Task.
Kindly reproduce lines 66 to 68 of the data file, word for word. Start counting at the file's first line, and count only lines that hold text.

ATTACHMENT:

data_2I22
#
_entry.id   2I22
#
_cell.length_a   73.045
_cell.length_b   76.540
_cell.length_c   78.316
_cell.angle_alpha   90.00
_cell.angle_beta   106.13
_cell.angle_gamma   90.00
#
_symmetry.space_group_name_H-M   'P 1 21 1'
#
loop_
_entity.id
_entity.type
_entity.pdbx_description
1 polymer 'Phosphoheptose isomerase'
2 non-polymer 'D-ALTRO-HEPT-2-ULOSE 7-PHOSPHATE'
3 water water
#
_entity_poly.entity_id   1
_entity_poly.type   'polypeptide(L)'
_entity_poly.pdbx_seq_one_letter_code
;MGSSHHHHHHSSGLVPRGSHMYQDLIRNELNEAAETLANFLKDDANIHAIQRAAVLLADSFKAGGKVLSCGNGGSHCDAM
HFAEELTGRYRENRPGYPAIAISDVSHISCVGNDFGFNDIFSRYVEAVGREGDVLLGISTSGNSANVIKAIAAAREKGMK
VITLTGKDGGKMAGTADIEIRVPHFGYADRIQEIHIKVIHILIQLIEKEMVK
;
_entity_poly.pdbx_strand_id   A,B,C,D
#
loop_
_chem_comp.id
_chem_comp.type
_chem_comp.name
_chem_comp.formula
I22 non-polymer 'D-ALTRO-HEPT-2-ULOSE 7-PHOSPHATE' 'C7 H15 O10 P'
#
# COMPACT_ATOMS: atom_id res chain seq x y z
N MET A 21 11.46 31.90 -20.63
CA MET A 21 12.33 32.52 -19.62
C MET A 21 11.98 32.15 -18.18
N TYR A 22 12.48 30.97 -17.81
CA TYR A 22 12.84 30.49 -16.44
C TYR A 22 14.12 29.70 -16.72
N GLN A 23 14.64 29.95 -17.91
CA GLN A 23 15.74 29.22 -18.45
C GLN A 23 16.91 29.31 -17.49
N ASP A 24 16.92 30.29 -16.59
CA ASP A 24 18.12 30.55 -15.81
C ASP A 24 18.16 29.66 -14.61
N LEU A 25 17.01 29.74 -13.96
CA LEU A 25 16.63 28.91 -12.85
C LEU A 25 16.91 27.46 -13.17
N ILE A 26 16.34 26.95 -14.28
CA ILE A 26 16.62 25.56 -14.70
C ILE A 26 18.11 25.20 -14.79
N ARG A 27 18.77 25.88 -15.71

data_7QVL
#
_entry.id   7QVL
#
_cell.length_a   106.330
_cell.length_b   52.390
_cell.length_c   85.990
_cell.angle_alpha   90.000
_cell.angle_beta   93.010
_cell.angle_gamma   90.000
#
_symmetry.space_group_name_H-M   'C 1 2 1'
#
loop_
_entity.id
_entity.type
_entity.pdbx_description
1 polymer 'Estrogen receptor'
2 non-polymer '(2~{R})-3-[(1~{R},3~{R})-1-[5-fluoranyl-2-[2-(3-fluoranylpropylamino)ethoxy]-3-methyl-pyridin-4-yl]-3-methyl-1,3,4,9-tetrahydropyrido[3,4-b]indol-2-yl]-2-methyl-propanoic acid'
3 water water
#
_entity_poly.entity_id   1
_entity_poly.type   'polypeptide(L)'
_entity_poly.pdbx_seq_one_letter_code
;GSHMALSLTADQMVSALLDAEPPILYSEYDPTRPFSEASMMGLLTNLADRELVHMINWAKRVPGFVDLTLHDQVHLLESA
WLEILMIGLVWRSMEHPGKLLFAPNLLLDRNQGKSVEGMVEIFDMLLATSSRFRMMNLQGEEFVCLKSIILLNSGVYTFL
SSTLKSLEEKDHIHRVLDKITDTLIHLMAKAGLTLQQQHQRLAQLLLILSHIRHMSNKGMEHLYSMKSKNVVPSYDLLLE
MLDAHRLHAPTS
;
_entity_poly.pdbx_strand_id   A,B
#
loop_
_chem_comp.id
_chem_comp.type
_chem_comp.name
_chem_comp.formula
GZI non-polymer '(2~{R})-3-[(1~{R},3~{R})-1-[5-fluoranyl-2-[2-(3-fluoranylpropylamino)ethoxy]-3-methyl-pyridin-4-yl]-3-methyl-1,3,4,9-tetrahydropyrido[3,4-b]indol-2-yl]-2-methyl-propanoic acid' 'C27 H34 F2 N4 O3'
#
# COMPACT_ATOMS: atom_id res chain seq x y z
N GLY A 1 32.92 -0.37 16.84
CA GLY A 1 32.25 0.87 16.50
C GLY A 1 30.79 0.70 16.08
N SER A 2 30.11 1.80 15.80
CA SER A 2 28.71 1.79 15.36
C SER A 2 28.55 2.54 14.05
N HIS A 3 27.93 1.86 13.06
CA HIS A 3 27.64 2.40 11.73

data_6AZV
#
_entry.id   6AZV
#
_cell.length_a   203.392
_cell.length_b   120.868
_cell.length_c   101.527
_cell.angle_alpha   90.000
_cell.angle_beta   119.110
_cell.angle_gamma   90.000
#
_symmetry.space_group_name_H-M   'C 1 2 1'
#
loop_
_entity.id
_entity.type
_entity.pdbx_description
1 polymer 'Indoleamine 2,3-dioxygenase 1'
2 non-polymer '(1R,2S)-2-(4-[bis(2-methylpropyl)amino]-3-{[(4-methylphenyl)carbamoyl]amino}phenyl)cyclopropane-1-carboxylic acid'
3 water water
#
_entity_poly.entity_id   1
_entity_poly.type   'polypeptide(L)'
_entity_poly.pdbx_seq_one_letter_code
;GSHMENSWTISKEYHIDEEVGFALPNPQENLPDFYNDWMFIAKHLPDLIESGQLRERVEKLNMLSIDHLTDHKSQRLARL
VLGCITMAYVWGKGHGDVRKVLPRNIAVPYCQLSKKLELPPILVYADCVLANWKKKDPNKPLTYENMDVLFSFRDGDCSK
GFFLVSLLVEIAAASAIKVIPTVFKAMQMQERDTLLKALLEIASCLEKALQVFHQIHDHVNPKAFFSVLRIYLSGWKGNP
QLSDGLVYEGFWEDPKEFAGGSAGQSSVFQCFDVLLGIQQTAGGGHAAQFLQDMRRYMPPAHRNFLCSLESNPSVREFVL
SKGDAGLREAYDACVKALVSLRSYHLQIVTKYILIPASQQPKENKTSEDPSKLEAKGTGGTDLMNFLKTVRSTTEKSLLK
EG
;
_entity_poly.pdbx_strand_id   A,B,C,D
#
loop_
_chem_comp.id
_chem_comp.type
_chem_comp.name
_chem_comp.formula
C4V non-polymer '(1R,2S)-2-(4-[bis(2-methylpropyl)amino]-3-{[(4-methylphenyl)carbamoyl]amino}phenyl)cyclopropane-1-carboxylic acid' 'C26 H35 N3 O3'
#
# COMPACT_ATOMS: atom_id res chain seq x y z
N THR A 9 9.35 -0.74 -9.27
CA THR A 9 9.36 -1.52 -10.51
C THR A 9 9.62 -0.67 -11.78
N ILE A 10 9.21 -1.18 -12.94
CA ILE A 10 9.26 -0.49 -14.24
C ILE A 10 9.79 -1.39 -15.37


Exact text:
_cell.angle_beta   93.010
_cell.angle_gamma   90.000
#